Use and Reproduction No Copyright - United States
Identifier exotic_201304_015
Item Description
Title Page 455
Format (IMT)
  • image/jpeg
File Name exotic_201304_015_483.jpg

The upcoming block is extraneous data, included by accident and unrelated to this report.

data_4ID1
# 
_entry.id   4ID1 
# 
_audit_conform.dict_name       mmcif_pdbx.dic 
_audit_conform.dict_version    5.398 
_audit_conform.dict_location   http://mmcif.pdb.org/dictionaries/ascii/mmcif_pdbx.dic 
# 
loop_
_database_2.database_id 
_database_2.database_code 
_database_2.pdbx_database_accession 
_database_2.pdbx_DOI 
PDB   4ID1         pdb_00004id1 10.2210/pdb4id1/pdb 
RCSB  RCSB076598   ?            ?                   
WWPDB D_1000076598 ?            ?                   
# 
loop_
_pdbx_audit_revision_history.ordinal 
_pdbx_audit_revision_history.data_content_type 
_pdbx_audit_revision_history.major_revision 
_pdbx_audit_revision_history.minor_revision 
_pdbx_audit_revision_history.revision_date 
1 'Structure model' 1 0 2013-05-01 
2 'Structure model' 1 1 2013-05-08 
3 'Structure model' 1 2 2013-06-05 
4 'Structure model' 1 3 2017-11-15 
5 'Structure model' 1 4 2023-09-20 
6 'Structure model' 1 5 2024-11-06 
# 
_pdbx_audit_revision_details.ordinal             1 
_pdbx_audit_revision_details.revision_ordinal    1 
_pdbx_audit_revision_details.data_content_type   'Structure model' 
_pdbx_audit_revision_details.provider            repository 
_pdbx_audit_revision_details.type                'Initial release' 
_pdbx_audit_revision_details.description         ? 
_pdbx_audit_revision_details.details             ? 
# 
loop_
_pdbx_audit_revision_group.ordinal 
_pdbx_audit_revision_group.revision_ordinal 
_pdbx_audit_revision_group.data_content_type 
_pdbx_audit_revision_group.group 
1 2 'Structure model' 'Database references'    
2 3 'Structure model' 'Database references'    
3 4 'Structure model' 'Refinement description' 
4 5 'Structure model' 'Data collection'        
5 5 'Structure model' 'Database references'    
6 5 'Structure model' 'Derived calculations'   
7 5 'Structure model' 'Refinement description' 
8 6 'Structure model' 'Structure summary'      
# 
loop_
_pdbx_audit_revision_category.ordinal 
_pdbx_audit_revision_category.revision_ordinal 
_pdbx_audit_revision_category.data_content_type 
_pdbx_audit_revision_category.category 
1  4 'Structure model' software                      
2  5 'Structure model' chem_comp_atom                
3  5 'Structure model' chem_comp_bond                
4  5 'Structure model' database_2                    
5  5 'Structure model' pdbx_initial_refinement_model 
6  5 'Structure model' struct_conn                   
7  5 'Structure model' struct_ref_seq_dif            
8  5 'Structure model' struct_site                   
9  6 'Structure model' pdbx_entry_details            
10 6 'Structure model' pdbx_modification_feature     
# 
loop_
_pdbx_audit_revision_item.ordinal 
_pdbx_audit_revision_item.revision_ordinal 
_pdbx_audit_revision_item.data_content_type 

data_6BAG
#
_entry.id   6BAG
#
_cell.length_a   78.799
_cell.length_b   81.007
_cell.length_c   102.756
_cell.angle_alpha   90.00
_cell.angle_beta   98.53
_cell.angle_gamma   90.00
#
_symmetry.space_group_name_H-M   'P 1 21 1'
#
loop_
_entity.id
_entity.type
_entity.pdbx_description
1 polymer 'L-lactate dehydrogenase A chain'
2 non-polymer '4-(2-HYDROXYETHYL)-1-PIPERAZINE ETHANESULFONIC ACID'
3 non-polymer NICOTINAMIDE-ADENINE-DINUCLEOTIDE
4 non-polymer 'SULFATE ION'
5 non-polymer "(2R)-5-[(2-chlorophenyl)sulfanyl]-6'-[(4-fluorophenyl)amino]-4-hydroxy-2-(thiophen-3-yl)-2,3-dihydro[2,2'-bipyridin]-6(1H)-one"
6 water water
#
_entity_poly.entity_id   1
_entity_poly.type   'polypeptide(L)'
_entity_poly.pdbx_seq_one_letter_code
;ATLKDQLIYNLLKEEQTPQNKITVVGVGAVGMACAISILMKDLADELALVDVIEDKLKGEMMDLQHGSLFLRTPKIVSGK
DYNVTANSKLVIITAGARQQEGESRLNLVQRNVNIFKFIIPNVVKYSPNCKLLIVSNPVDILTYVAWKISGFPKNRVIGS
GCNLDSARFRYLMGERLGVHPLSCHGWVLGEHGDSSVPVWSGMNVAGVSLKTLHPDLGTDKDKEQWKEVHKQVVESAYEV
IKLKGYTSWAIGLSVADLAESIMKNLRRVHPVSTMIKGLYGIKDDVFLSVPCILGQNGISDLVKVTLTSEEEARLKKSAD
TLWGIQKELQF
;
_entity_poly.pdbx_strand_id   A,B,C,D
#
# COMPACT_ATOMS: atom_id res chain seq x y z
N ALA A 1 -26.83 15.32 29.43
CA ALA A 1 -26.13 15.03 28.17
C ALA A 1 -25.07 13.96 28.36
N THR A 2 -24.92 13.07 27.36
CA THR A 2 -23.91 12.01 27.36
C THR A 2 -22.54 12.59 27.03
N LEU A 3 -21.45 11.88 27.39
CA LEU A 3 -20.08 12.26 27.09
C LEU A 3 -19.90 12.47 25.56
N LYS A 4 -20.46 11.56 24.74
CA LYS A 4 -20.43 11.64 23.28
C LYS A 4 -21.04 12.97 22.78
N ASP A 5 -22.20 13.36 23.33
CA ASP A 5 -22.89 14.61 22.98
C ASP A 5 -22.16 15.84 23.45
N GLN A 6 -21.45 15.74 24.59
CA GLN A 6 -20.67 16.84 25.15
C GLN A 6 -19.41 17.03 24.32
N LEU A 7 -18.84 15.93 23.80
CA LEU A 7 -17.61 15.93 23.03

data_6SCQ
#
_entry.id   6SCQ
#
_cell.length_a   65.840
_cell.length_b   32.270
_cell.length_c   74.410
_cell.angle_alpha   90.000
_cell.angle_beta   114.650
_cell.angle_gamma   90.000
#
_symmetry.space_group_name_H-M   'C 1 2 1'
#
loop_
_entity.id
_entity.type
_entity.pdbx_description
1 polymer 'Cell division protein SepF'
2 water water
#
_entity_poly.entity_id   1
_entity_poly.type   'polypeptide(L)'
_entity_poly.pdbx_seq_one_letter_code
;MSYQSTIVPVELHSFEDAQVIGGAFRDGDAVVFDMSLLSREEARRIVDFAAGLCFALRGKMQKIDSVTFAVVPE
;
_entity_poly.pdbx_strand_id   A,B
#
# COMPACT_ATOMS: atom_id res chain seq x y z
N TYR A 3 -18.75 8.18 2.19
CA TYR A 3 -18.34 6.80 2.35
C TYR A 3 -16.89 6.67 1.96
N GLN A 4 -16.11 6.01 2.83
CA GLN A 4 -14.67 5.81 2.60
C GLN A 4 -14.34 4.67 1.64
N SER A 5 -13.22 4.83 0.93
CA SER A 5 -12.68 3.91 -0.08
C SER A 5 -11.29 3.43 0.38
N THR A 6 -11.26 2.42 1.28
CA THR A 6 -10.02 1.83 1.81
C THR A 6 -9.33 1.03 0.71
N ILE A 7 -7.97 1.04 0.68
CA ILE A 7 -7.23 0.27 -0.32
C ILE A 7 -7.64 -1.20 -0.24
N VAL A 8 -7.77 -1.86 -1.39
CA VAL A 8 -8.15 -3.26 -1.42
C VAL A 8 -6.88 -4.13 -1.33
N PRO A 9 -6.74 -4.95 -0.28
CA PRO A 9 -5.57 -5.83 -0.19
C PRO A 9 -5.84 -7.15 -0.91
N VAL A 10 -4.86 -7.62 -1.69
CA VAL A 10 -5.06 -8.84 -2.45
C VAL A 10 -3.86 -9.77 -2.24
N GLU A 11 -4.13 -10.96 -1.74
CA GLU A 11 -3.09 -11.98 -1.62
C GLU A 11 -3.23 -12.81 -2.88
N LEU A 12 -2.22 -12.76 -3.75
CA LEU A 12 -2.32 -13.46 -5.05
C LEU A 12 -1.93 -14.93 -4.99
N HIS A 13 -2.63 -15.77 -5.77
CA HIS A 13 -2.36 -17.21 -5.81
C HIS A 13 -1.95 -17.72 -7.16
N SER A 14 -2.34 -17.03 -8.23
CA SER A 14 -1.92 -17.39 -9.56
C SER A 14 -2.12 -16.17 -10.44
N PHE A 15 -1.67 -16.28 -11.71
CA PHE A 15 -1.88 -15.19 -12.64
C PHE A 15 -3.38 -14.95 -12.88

Transcript IMH EDFU AND PIIILJE. above is, however, a gradual one. At first some prosperous towns appear to promis repetition of the scenery below Thebes. Erment, the first important place on th y up, consists of a long row of sugar factories, with many high square tapered chimne) h. if they had but pointed tops and inscriptions on their sides, might be mistaken tor obelisks the unprejudiced eye. A neighbouring temple was lucklessly used in their building, I hen Mutaneh is passed, a European-looking little town, with well-built but too mdahed and terraced and French-windowed houses, overtopped by two huge chimneys, which interrupt a very beautiful bend of the Nile terminating in the curious detached hills known as the Gebeleyn. A little higher up, thirty-five miles above Luxor, is Ksne, an important pla and the capital of a wide-spread province. Dyeing blue cloth seems the main business he and the market-place and streets are adorned with long pieces of blue stuff hang drj on ropes stretched overhead. Weaving is also done lure, and coppersmiths ply then while there is a good deal of business carried on with the Sudan. Ksne has a look about it; it is unusually clean, well built, and prosperous. Some of iis houses are really comfortable-looking, and its mosques, though simple, are not unple with the charan black-and-white decoration of the upper country. In one of them, however, beside a glaril painted pulpit, stands a tall eight-day kitchen clock, in absurd incongruity. Ueyoiul tin: mai buried up to its roof in the accretions of the modern town, is the temple, of whi< h nothing can now be seen but the portico, with its richly carved hell-shaped capitals of die Roman pei and the zodiacal ceiling, and some poor sculptures of Ptolemaic times within. Thirty-two miles above Ksne is the most perfect temple in Egypt, the temple <; I to Horns at EdfO by Ptolemy Philopator, and continued by hi h win temple with Dendarah, but is even more perfect. Until quite recent yeai buried in the modern village, but M. Mariette, with the sanction of the ex-Khedh troyed nearly a hundred I and set the temple free from its invaders. The lofty pylon (see n< plCUOUl feature of the scenery long before Edfu is reached, but after walking over the fields that separate the village from the Nile, crossing the plank that bridges the great canal, and thr< the narrow^, tortuous lanes of the village, we lose sight of the noble towers, and the view of the temple suddenly bursts upon us with a shock. The other temples oi I either ruined or buried; in no single instance elsewhere can w< the temple in its original perfection, but here, at Edfu, the splendid building seems intact, perfect, compk n its architects left it. Except the cornice, the immense pylon is entire; an<l its position, with a space cleared in front and at the sides, gives it a commanding aspect that no other gateway in Egypt possesses. It is not so high as the first pylon of the great temi Karnak, but its wonderful preservation makes its hundred and twenty feet of height infinitely more imposing than the hundred and forty feet of its ruined rival. Two hundred and forty steps ol with rooms opening out of it alternately on either side, lead up to the Bumi each of the twin towers. The chambers and parapet walls at ihe top m <' with not of modern English tourists, but of old travellers like Irby and Man